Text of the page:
Chinese Tencent and Huawei launch car rental platforms to boost ecosystems

(Yicai Global) July 27 — China’s carpooling market is expected to become increasingly efficient as tech giants Tencent Holdings and Huawei Technologies enter the industry to complement their other services.

Operator WeChat has launched Tencent Mobility Service and Huawei unveiled its Petal Mobility this month, Yicai Global has learned. However, the two Shenzhen-based companies do not directly compete with Didi Chuxing or Meituan as their respective platforms only seek rides from other car-sharing platforms.

Information symmetry can reduce prices. Competition is expected to accelerate as Huawei and Tencent enter the mobility services industry because they can provide users with unique solutions that entail better experiences, said Pan Helin, co-director of an economics institute. at Zhejiang University International Business School, Yicai. Global.

In Beijing, Tencent Mobility Service offers trips through three platforms, including Caocao Chuxing, Shouqi Limousine & Chauffeur and Sunshine Travel. The Shenzhen-based handset maker is offering service in Beijing, Shenzhen, Nanjing and Hangzhou until at least August.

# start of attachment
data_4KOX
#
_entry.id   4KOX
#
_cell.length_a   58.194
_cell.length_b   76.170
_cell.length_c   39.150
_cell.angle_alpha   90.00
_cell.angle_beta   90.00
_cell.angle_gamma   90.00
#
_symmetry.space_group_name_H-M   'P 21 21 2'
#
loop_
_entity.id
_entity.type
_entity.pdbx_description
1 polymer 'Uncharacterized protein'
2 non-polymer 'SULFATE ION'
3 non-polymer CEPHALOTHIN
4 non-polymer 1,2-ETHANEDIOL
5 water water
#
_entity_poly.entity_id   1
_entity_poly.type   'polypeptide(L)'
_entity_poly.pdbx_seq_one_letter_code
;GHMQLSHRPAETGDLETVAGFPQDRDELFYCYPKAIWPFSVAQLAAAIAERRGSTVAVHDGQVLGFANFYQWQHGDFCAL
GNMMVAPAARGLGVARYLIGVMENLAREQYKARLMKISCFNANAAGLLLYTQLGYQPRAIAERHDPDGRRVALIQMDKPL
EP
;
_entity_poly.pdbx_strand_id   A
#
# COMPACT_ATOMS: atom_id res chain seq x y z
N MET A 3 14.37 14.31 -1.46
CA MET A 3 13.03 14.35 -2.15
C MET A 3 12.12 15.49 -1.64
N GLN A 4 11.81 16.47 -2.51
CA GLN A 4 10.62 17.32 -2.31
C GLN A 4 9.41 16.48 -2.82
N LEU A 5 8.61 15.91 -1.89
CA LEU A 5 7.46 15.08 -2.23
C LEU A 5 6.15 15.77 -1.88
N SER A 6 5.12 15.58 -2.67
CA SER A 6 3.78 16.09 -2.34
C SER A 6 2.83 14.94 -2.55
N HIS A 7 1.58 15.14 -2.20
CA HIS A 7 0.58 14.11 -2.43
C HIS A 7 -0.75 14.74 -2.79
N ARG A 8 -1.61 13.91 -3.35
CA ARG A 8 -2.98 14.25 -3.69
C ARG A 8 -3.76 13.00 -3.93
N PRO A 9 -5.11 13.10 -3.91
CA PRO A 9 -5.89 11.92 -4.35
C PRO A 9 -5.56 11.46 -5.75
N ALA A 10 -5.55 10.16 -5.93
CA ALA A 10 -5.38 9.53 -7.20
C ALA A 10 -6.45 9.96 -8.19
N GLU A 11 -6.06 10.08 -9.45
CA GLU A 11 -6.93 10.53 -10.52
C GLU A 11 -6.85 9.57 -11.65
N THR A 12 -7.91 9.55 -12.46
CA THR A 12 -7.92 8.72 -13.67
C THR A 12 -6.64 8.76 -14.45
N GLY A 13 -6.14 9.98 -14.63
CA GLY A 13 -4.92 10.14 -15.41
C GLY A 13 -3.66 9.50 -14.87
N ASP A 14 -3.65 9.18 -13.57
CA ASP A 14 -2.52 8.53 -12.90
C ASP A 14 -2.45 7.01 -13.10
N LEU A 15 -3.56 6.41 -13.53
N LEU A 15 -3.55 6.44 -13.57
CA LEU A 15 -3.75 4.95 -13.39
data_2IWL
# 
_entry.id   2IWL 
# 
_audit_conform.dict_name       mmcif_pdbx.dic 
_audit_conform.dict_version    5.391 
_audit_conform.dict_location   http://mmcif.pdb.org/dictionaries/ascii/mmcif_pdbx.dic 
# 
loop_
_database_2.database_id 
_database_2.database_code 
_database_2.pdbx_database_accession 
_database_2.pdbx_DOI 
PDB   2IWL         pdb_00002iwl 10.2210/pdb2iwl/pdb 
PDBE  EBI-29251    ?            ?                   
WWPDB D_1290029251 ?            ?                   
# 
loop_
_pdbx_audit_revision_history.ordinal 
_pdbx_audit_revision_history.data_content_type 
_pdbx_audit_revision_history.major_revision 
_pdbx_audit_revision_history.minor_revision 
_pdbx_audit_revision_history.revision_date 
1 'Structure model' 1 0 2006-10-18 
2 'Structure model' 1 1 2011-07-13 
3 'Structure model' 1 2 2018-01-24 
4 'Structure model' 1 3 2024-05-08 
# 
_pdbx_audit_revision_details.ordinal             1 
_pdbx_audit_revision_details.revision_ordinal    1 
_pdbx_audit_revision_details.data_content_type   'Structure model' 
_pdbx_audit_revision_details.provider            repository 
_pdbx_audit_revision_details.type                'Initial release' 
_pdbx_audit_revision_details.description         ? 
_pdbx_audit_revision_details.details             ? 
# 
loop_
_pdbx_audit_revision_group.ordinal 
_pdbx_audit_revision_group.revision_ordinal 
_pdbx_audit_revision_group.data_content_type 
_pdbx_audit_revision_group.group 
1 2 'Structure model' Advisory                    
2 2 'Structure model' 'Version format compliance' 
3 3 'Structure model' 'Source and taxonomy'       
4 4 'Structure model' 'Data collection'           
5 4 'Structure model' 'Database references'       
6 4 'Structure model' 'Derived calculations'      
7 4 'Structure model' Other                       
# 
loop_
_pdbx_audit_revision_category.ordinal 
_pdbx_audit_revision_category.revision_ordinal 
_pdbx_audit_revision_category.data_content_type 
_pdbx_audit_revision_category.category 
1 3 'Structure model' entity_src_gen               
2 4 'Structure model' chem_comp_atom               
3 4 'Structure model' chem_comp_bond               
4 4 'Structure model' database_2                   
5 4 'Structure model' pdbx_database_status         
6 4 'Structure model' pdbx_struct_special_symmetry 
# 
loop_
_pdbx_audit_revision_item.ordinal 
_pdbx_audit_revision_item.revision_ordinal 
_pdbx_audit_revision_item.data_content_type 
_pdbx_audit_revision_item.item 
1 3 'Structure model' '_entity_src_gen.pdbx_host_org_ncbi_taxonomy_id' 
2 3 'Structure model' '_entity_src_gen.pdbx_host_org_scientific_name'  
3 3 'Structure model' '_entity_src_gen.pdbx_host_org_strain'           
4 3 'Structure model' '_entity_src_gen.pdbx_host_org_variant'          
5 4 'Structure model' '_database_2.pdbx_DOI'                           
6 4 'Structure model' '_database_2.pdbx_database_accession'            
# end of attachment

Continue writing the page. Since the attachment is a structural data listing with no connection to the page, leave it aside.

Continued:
The pair have indirect goals. “Huawei expects to sell more cars through the platform, and WeChat hopes to find a new way to take advantage of its large number of users,” an industry insider told Yicai Global.

Years of competition have held back growth in the car rental market, but what remains attractive is selling vehicles to users on these platforms, the aforementioned insider added. Huawei has partnered with many Chinese automakers to produce smart vehicles equipped with software made by Huawei.

Additionally, companies are looking to expand their ecosystems. The main objective is probably not a large market share in the car rental services market, but instead both companies are trying to optimize their business layouts by using their navigation tools in more scenarios , Chen Liteng, a digital analyst at 100EC.Com’s Electronic Commerce Research Center, told Yicai Global.

These measures provide a new approach for Tencent and Huawei to take advantage of their huge user bases, making their users more loyal to their companies, Chen noted.

The platforms are matchmakers. They connect users to service providers, Chen explained. Operators simply need to offer users a gateway to car rental services, a business model that is light on assets and operating costs, he added.

However, the business model has its limits. Platforms that integrate the services of other car rental platforms are limited by their lack of offline infrastructure, Pan said.

In the long term, these platforms will likely need to obtain commercial licenses for their operations, Chen said. In addition, the rights and obligations of third-party service providers should be defined more precisely, he added.

Editors: Tang Shihua, Emmi Laine, Xiao Yi